“You are who you’re around.”
As one of millions of kids with a lofty dream to get to the big leagues, Braden Bishop’s parents ingrained this adage into his life. The words have nothing to do with baseball, and instead directed the now-Tacoma Rainiers outfielder to surround himself with greatness, not in ballplayers, but in people. With the support of those wise parents, Suzy and Randy, Bishop put himself in positions with great people all the way from St. Francis High School in Mountain View, CA to the University of Washington and finally to Tokyo, Japan where he made his Major League debut with the Seattle Mariners on March 21. Bishop’s baseball career has taken the right launch angle as the 25-year-old has emerged as a key prospect in the Mariners system, but the former 3rd round selection’s story cuts much deeper than an awkward slide into third base.
“My mom was diagnosed in 2014 with early-onset Alzheimer’s which affects less than 4 percent of the Alzheimer’s population,” Bishop said.
A tough situation like his would be unbearable without a strong supporting cast, but Bishop was able to lean on his dad and brother, Hunter.
“Any time there’s struggle, you find a way to become closer to people who are directly affected,” Bishop said. “So, while it’s torn our family apart, it’s also brought us closer together.”
After his mom’s diagnosis, Bishop knew that his time had come to take his experience, along with the strong morals that his parents instilled, and use them to help others.
“I’d always known I wanted to get out and serve, but didn’t know in what capacity,” Bishop said. “I didn’t want it to be personal, but when it became personal, I saw it as an opportunity to make a positive out of something that I knew was going to tear my family apart.”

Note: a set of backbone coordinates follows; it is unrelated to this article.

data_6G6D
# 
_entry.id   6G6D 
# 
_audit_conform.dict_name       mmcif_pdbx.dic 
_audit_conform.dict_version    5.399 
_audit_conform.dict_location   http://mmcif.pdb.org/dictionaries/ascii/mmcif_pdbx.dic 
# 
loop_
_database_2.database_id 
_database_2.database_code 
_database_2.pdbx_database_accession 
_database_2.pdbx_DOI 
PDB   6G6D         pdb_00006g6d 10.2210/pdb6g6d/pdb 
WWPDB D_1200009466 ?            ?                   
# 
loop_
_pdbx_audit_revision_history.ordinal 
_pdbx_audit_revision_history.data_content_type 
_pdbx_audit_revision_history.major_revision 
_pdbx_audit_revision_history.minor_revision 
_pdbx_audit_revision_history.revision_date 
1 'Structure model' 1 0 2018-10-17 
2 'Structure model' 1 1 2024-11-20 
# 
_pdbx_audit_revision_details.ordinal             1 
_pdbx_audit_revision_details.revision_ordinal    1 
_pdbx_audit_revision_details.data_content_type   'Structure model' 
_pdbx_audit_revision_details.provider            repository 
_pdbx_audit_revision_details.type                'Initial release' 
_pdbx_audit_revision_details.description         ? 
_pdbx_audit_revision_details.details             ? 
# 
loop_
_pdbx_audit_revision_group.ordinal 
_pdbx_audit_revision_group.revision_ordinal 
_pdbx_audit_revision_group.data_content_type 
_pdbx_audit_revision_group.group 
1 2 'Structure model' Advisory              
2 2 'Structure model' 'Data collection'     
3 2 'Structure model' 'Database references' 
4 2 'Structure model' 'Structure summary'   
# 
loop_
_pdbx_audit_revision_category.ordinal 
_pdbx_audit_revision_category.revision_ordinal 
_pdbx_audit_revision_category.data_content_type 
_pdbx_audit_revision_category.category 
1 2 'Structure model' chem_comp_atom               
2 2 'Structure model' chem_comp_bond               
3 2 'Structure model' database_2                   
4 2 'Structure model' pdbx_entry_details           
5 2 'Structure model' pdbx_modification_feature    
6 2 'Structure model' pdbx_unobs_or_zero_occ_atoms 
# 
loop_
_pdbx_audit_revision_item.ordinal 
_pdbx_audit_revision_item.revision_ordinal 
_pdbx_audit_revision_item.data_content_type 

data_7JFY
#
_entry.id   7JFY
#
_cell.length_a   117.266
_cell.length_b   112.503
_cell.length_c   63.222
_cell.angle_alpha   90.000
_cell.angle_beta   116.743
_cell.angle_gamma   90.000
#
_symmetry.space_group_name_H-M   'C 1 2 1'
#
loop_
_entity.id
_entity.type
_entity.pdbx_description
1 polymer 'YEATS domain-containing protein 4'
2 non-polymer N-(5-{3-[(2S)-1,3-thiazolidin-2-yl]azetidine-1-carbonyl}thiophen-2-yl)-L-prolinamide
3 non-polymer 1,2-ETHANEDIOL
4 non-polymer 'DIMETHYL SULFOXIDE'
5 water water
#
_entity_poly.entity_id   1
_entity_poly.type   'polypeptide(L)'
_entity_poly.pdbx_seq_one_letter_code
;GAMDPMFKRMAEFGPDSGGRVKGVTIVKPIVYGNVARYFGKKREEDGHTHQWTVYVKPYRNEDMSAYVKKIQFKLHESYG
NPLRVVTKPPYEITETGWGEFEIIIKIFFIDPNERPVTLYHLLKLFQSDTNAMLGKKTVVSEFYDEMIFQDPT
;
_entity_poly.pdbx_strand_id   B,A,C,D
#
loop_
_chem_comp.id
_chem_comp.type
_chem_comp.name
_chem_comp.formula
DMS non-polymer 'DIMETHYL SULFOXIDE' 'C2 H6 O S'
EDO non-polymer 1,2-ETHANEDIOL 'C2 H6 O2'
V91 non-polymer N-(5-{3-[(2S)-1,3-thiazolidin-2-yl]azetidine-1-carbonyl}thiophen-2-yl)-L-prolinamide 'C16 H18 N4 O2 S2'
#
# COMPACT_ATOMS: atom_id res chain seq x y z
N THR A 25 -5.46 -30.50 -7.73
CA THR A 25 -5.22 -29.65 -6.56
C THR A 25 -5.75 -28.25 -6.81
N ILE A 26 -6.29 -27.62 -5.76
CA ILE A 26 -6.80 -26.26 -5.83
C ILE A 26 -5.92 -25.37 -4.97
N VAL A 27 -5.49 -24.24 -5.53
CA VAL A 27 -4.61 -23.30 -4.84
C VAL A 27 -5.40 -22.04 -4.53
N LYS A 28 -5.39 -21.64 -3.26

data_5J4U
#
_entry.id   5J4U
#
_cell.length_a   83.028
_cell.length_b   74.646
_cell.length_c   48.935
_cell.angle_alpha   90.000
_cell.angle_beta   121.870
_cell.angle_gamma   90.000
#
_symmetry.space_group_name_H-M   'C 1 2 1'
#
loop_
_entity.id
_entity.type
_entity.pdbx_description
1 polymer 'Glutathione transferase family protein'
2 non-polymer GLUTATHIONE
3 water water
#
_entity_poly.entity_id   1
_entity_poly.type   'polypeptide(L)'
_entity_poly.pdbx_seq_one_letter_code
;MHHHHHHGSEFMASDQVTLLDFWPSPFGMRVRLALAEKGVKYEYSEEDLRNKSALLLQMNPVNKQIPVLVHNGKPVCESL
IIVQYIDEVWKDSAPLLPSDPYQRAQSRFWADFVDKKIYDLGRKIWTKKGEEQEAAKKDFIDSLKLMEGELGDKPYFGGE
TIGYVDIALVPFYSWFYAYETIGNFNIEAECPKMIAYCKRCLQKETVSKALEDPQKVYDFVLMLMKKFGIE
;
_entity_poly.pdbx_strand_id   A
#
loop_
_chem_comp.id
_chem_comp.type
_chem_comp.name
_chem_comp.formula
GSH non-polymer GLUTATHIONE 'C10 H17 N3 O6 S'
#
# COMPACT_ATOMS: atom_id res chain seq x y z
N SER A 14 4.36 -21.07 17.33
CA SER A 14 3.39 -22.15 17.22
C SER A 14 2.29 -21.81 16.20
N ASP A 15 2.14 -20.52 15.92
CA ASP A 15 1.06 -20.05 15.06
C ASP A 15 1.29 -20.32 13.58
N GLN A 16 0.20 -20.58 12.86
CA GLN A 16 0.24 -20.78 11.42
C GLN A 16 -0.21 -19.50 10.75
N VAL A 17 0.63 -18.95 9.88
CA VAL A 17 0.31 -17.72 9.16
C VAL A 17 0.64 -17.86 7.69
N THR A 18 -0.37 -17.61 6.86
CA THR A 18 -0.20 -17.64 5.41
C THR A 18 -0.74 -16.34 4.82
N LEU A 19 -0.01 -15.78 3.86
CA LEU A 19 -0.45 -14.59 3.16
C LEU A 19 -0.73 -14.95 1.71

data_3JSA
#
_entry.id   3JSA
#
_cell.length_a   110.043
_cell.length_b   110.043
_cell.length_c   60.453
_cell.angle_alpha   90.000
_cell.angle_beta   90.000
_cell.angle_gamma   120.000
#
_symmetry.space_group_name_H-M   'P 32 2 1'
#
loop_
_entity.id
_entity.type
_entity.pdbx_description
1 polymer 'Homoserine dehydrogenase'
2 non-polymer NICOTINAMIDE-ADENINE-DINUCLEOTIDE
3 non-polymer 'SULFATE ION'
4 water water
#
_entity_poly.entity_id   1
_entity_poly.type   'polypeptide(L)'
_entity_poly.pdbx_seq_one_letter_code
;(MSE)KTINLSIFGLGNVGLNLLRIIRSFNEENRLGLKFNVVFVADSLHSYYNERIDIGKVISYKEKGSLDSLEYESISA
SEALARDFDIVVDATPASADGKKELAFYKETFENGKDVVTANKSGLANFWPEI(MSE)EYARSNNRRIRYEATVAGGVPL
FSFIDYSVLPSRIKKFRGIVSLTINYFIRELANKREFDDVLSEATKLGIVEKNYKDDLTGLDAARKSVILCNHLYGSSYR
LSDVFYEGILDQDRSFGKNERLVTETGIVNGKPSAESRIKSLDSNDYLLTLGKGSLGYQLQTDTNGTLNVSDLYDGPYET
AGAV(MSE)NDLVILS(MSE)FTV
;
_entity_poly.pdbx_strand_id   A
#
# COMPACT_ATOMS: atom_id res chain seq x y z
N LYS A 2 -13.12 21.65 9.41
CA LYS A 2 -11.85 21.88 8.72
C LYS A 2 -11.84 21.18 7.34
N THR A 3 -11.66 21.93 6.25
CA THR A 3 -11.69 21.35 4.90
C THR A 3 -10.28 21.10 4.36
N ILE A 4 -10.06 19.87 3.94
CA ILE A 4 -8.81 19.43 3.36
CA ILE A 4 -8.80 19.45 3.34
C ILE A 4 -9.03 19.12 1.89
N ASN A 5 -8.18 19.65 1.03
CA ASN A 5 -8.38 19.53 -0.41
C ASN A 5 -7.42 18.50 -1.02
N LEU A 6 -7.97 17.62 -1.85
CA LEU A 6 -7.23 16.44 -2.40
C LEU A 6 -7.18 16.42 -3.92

Bishop responded to the news by starting the 4MOM Charity, a non-profit organization dedicated to terminating the disease that affects millions globally every day and is growing rapidly. As his mom’s condition worsens, he’s finding strength to build others and help them improve their situations.
“I want to try to be a helping hand,” Bishop said. “[4MOM] started with a small group and has grown to a much bigger group that can really help people. I’m excited to see where we can go with it and how we can educate people and be caregivers.”
His once humble operation has turned into 20 folks who run day-to-day operations, while the number of volunteers and advocates has grown to the hundreds.
While Bishop continues to make an impact in his community, his play on the field has stayed consistently dominant, so much that he earned a spot on the Seattle Mariners roster for their opening series against the Oakland Athletics in Japan in March. For a man dedicated to surrounding himself with greatness, it was in Tokyo where he found himself swapping places with a legend, replacing Ichiro Suzuki in right field as 50,000 people gave the most decorated Japan-born player ever a standing ovation for the last time in his career.
For Ichiro, it was his last time on the field. For Bishop, it was his first appearance in a Major League game, getting a welcome like no other player ever will.
“He’s one of the most well-known icons that the game has ever had,” Bishop said. “That moment was about him. It was an honor for me to go in after him, but then it was like… ‘Whoa, it’s my debut now. I gotta lock it in.’ In the most emotional situation possible and the most emotionally filled stadium, it was a unique way to make my debut.”
In moments like replacing Ichiro in Japan, many ballplayers might be blinded by the big lights, but for a well-brought up Braden Bishop, he embraced the once-in-a-lifetime atmosphere and walked away with the right perspective.
“Minute one to the last minute, I thought I did a good job of taking it all in,” Bishop said. “I learned a lot and got to experience a totally different culture.”
As for swapping out the future Hall of Famer, Bishop’s personality-focused mindset forced him to see the phenomenon in a different light.
“I have such an appreciation for greatness, how guys work and how they carry themselves”
“That’s more impressive to me than just what their name is. It’s everything else that embodies who they are as people.”
Bishop is on the fast track to becoming a household name in Washington baseball and Tacoma will get his best effort as a ballplayer, but more importantly, as a person, for as long as he’s in the South Sound.
“The overwhelming thing that I’ve learned in my career on and off the field is to invest in where I’m at, the people there and the things I can to do help serve this community.”